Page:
It’s the final of the Royal London One-Day Cup. You’ve lost the toss and been put in to bat.
Your key man, the leading run-scorer of the competition to date is your opening batsman. Three balls into the match no runs have been scored but he’s sent packing – can you still win?
This was the question facing Gloucestershire when Michael Klinger fell as the first victim of a Jade Dernbach six-wicket haul and it looked as though it was going to be an uphill battle to say the least.
Number three batsman Gareth Roderick did his best to stay put at the crease but the Gloucestershire team struggled against the bowling of Dernbach and Azhar Mahmood.
Roderick was the highest scorer of the top five batsmen with 39 and when he fell to leave the side 108-5, it really did look like the favourites, Surrey, were going to walk their way to the trophy cabinet.
Retiring hero of the infamous 2005 Ashes series Geraint Jones was welcomed to the crease by rapturous applause, only rivalled by the standing ovation he received when Dernbach fired a yorker down and removed his middle peg.
His 50 from 65 was hard-earned and well-deserved, helped along by Tom Smith and Jack Taylor who made 20 and 35 respectively whilst putting on 52 and 49-run partnerships with Jones to settle their side after the early onslaught.
Azhar Mahmood was a late addition to the Surrey side it seemed when early in the week Zafar Ansari dislocated his thumb and ruled himself out of the big day.
Captain Gareth Batty assured everyone after the match that he was never in any doubt that Azhar Mahmood was the right choice and his 2-28 from 10 overs confirmed this.
The Curran brothers, Tom and Sam, also played key roles. While not receiving any rewards in the form of wickets, they kept the pressure on the batting side and ensured that no-one got away.
When the 48th over rolled around and the lunch spread at Lord’s was being merrily devoured by all those interested, it looked as though Gloucestershire would be making it to the end of their allocated 50 overs, albeit with fewer runs than truly desired on the board.
Dernbach had other ideas though. A yorker to Jones ensured that he would get no further than 50 and then a very good inswinger saw Craig Miles nick and inside edge behind to be removed without scoring. The players on the field had to regroup; Gloucestershire had lost two wickets in two balls and Surrey’s key wicket-taker was on a hat-trick.
David Payne was the man in question having to face Dernbach. A full toss, a questionable decision and a heaped tablespoon of major-event-pressure led to him being given out lbw, ending the Gloucestershire innings 14 balls prematurely and giving Dernbach the hat-trick.
Closing match figures of 6-35 for Dernbach are the second best figures ever for a Lord’s final and only the third hat-trick to be taken.
The scenes of a mobbed Dernbach and the sounds of a few thousand joyous Surrey fans ringing around Lord’s indicated more than enough: they thought 221 was an attainable total and the hat-trick had all but secured them the title.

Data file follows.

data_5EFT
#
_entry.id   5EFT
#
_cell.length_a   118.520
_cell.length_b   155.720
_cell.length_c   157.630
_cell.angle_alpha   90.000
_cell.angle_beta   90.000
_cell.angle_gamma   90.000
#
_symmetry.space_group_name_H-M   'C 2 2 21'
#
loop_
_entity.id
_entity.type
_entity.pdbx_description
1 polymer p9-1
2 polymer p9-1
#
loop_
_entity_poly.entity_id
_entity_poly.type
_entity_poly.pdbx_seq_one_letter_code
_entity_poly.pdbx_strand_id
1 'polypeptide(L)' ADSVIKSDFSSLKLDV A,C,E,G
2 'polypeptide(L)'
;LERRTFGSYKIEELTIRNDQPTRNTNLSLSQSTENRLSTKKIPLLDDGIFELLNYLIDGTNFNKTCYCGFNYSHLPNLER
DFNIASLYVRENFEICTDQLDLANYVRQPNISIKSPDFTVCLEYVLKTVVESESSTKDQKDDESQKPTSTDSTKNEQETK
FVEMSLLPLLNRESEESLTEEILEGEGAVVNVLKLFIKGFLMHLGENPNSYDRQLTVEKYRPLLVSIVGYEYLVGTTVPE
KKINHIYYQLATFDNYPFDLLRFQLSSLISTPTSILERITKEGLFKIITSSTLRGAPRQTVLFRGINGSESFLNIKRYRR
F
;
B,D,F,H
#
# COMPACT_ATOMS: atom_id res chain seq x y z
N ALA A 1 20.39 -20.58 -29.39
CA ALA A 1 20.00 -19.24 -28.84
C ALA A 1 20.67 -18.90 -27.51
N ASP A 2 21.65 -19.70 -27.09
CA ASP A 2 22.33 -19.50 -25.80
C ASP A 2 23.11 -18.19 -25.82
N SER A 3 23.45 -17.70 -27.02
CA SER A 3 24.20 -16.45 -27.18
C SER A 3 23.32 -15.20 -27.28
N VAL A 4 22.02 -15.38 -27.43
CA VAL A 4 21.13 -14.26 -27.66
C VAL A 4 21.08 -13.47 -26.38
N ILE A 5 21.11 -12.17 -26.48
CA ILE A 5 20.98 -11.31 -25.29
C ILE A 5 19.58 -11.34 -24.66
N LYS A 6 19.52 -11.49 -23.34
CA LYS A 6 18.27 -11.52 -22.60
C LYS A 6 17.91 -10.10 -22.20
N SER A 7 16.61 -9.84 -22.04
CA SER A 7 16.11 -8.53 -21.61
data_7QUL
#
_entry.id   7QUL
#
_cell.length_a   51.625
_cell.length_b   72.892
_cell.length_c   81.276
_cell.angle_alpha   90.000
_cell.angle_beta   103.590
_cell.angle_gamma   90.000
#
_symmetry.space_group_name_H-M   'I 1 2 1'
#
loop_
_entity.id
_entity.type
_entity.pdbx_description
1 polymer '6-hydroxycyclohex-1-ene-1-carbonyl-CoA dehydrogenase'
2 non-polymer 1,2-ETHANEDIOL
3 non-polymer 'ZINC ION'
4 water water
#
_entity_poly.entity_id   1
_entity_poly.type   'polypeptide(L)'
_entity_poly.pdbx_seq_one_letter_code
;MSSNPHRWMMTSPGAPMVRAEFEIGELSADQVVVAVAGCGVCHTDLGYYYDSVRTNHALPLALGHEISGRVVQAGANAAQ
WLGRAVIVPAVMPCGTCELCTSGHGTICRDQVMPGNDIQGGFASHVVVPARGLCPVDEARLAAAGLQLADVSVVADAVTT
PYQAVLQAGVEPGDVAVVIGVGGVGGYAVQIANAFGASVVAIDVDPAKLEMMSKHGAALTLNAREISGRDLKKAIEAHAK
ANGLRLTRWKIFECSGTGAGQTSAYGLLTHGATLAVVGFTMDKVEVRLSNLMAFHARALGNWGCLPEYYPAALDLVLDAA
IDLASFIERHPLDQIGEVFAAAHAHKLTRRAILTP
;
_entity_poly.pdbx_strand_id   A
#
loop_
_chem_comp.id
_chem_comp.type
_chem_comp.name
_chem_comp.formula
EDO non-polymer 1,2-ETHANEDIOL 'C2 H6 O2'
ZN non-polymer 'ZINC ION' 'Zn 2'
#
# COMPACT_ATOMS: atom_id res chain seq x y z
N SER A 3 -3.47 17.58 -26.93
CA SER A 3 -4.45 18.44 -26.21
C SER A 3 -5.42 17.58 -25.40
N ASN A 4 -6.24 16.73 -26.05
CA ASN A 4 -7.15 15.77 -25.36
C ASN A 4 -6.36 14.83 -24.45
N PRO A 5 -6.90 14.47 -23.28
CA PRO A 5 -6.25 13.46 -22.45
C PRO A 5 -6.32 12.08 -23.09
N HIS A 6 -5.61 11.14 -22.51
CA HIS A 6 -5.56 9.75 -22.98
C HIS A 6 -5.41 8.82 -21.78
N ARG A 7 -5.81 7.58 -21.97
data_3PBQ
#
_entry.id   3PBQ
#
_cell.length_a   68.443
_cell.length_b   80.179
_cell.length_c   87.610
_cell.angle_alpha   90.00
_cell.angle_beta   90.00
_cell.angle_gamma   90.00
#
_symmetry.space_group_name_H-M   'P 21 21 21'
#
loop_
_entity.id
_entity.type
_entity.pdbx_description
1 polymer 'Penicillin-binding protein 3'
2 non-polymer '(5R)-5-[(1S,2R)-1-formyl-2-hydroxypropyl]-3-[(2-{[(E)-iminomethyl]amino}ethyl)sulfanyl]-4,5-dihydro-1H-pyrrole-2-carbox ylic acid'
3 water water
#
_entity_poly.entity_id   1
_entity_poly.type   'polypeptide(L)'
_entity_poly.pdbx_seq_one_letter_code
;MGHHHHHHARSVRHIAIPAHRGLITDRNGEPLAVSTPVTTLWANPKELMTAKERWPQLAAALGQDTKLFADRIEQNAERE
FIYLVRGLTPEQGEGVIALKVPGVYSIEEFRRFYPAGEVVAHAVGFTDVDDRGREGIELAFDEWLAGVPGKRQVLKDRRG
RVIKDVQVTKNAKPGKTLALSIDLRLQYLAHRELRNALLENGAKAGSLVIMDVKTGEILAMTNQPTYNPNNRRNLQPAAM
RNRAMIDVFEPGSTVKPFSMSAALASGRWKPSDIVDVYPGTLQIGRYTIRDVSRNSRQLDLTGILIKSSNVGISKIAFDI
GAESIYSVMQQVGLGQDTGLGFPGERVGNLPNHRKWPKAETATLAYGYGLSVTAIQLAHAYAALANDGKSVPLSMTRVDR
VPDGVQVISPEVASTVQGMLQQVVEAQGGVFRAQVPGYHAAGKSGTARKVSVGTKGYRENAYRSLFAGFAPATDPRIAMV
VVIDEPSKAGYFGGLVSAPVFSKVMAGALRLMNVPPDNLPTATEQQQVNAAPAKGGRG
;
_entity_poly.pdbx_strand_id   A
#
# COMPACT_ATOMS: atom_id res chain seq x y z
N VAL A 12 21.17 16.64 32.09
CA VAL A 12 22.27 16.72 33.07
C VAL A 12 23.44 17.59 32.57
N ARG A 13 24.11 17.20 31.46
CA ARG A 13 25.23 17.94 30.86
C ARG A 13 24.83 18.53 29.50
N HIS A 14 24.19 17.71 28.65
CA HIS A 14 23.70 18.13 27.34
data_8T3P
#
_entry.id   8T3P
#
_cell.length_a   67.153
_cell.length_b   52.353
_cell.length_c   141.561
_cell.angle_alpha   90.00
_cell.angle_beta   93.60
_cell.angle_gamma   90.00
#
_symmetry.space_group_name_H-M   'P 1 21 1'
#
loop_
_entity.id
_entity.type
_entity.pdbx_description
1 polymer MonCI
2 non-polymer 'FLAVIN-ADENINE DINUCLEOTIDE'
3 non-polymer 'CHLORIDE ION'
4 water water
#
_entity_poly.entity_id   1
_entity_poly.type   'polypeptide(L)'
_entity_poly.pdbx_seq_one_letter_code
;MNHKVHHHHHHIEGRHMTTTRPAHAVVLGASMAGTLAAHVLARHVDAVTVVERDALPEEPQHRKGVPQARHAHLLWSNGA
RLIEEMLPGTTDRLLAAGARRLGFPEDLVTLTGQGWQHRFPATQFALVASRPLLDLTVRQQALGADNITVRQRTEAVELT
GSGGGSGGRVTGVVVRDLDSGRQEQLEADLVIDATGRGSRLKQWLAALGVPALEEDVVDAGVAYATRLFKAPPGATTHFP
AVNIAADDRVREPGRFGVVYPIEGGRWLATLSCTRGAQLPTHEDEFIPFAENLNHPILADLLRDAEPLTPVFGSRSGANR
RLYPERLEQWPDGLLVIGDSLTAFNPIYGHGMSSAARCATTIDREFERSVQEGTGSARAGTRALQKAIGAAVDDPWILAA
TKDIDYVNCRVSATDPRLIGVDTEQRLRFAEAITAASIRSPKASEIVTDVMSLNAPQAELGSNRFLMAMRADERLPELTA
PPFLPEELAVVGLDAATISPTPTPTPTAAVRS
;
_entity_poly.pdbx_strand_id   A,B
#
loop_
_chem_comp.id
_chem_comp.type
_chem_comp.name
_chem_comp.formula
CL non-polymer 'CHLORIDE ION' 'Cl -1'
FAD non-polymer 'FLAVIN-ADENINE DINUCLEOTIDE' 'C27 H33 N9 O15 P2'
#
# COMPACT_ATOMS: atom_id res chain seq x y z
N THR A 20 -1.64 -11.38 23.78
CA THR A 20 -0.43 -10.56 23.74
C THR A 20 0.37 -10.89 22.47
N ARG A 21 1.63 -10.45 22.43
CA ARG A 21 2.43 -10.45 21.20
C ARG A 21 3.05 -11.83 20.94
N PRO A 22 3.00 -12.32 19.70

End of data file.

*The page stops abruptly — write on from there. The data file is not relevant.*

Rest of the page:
If Klinger was a major batting hurdle for Surrey to get over, Gloucestershire had to clamber over Jason Roy, Steven Davies, Kumar Sangakkara and Rory Burns. The first two actually didn’t pose too much of a threat to the Gloucestershire bowlers and both fell victim to Jack Fuller before the team posted 50 but this brought Sangakkara and Burns to the crease.
The pair looked like they were out for a leisurely stroll in St John’s Wood and were going to tick over until they made the required 221 runs.
A fifty for each of them, Sangakkara’s coming from 60 balls with just three fours included and Burns’ from 72 balls with five fours, meant they got up to a solid 100-run partnership.
Immediately after the 101st run, however, something peculiar happened to Sangakkara who strode forth to strike the ball over mid-on but got only the toe-end of his bat on the ball – down the throat of sub-fielder Will Tavare’s throat the ball went.
With Sangakkara gone, Gloucestershire had a crack of a door back into this game.
If ever there was a match to illustrate how to kick that door and transform that crack into a wide open space, this was it.
The wickets kept falling. Batsmen kept resisting but only briefly. Burns fell to the same man, Jack Taylor, in his following over. Surrey had gone from 143-2 to 152-4; one wicket and one run behind Gloucestershire at the same stage of the game.
All of a sudden the match that had been predicted to be a walk-over was becoming tense. The Lord’s crowd were watching the scoreboard avidly. The 47 runs from 42 balls required was dropping rapidly and Surrey had the benefit of 14 balls Gloucestershire did not score from at the end of their innings.
Five wickets in hand with 42 balls remaining rapidly became three wickets in hand and 36 balls remaining and then two with 12 remaining. Eleven runs from 12 balls still favoured Surrey despite their scorecard reading eight down.
The pressure was on for Benny Howell and then David Payne as they bowled the penultimate and final overs respectively. Howell conceded four runs and James Burke found himself on the wrong-end of a run-out when Chris Dent shot-gunned the ball in from midwicket and he’s out by an inch.
Seven runs required from the final over, or two wickets. Key man at this stage of the game, 17-year-old Sam Curran, holed out to Howell for 37 who takes a clean catch in front of his travelling supporters.
Surrey captain Gareth Batty then had to go for it – he had no other option – but found the hands of Taylor and it was all over.
Gloucestershire players ran in all directions having secured their first one-day silverware in 11 years.
Can you still win? Of course you can.